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lateral misalignment (refer to A Study of Structural Failures in the
Hush-Houses at NAS Miramar, J.L. Grunnet and G. Getter [6]).  The maximum
augmenter wall temperatures were indeed sensitive to misalignment.  Suggested
ways of reducing the structural damage included:
better F-14A alignment
fiberglass pillows more tightly packed
better placement of the unperforated Inconel augmenter face
application of stress relief slots in certain augmenter section
aft bulkheads.
Methods of reducing the maximum augmenter wall temperature through
application of an augmenter inlet forcing cone or flare were checked at
model-scale during 1983 (refer to 1/15 Scale Model Tests of a Forcing Cone
Augmenter Pickup for Hush-Houses and Test Cells and Holt Flow Model Tests of a
1/15 Scale Hush-House with Augmenter Flare and Forcing Cone Flow Pickups, both
by T.F. Buckley and T.J. McDonald [14, 15]).  An augmenter flare, such as
incorporated in the Patuxent River augmenter, resulted in significantly lower
wall temperatures.  During the Patuxent River hush-house checkout, both
engines of the F-14 were run up to maximum afterburning thrust without damage
to the exhaust system.
MCAS Cherry Point Pegasus Demountable Cell Tests.  In 1982,
diagnostic tests of the F402 Pegasus engine in the A/E 32T-15 engine test
enclosure (demountable test cell) were performed at MCAS Cherry Point, North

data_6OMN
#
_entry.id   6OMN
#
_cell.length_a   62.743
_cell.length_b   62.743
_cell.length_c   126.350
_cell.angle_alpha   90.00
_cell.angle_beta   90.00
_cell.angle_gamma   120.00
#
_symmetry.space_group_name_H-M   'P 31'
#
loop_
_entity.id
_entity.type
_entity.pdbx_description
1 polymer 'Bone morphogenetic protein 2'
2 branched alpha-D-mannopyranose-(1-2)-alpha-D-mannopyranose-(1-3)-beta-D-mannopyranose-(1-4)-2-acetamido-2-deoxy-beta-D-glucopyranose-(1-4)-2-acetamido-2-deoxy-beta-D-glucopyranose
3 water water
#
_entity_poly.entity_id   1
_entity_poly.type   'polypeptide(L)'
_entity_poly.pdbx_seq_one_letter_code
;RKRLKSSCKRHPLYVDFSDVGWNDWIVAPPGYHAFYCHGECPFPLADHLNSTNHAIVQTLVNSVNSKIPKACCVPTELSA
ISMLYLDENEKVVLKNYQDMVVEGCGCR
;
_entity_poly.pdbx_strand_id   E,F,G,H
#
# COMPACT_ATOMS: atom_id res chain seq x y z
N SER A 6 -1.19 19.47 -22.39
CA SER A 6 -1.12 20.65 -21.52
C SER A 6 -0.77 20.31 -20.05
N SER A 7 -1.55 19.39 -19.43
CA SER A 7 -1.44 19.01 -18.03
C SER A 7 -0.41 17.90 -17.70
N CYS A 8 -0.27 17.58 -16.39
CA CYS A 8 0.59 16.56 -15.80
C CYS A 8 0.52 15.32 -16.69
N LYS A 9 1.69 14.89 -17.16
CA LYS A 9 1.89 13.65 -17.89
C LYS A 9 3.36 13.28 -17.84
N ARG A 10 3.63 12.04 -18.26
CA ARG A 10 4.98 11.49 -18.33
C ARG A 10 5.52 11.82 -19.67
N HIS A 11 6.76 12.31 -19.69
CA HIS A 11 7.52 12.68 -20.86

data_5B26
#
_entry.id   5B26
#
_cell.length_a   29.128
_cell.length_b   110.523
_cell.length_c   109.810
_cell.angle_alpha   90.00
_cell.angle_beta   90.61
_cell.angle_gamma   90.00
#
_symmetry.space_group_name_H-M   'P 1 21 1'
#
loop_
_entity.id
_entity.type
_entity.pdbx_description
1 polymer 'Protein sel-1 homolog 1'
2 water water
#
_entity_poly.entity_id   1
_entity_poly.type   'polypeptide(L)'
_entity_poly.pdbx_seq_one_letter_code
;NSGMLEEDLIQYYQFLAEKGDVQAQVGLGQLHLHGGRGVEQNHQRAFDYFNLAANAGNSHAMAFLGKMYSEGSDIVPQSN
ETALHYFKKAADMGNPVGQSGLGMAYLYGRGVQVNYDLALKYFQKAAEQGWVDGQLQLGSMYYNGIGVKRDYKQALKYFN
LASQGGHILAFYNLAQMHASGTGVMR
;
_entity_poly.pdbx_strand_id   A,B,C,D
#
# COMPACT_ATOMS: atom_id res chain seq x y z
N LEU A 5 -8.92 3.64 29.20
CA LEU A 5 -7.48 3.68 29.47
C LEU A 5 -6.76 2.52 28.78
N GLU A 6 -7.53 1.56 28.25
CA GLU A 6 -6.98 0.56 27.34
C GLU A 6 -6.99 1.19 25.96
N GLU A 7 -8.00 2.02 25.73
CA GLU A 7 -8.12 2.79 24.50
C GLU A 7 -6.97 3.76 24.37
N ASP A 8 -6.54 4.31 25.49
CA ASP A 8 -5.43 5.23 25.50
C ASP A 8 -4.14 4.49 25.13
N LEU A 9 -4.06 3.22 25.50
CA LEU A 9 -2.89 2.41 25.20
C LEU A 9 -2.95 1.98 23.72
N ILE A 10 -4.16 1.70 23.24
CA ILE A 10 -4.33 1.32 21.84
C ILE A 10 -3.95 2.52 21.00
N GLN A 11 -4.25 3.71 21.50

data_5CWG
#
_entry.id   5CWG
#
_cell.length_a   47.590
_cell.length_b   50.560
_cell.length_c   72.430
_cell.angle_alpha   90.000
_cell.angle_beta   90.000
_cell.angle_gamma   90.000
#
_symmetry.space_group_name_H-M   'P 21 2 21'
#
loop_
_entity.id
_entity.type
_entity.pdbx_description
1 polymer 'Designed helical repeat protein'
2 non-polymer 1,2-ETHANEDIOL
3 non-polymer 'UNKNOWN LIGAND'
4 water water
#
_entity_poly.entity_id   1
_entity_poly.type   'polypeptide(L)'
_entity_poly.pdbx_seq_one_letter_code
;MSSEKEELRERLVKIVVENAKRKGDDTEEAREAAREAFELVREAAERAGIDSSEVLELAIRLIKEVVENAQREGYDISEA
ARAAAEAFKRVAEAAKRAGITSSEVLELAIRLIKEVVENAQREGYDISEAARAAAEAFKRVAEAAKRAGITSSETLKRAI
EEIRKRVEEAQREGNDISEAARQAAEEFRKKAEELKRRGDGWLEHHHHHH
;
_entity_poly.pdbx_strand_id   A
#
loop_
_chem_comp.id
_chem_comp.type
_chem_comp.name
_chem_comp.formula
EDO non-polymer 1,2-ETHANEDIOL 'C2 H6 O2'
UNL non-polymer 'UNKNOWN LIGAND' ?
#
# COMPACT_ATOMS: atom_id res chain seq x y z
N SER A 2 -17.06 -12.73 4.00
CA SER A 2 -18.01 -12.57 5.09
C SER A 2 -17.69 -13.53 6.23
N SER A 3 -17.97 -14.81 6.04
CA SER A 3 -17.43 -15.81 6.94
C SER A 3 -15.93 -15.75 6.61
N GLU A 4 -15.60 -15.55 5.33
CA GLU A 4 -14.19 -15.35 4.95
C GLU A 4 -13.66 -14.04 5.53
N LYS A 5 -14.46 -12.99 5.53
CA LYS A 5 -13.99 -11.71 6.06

Carolina (refer to Aerodynamic Measurements Mode in the Marine A/E 32T-15
Engine Test Enclosure at Cherry Point (F-402-2), Relative to Pegasus
Acceleration Lay and Subsequent Conclusions and Recommendations, J.L. Grunnet
[7]).  An apparent engine acceleration lag was being encountered such that
acceleration time specs could not always be met.  Checks were made of the fuel
system, cell enclosure flow field etc, and it was concluded that the fan inlet
distortion was larger than desirable.  It was finally discovered that a
tachometer circuitry problem was responsible for the indicated lag, but
changes to improve the cell flow were recommended anyway.
AV-8 Harrier Hush-House Model Tests.  In 1982, a 1/15 scale model of
a Harrier hush-house was tested to verify adequate flow pickup and to
determine augmenter pumping (refer to 1/15-Scale Cold-Flow Model Tests of a
Hush-House with Simulated AV-8 Aircraft Exhaust, J.H. Berger and J.L. Leuck
[13]).  Reasonably good flow pickup was demonstrated over the whole range of
nozzle vector angles from 0deg.  F to 98 deg. F (-18 deg. C to 37 deg. C).
Augmentation ratio remained relatively constant at 3.5 over the entire range
of nozzle vector angles.  Since the date of the model tests a full-scale
Harrier hush-house  design has been completed.
NAS Dallas Test Cell.  In 1979, a jet engine test cell was designed
for N.A.S. Dallas incorporating the dry-cooled sound absorptive augmenter
exhaust system concept.  This was checked out in 1983 (refer to Aero-Thermo
Checkout of NAS Dallas Dry-Cooled Jet Engine Test Cell, J.L. Grunnet and N.C.
Helm [8]).  External noise limits were exceeded and this has resulted in
consideration of alternative augmenter inlet designs which avoid noise


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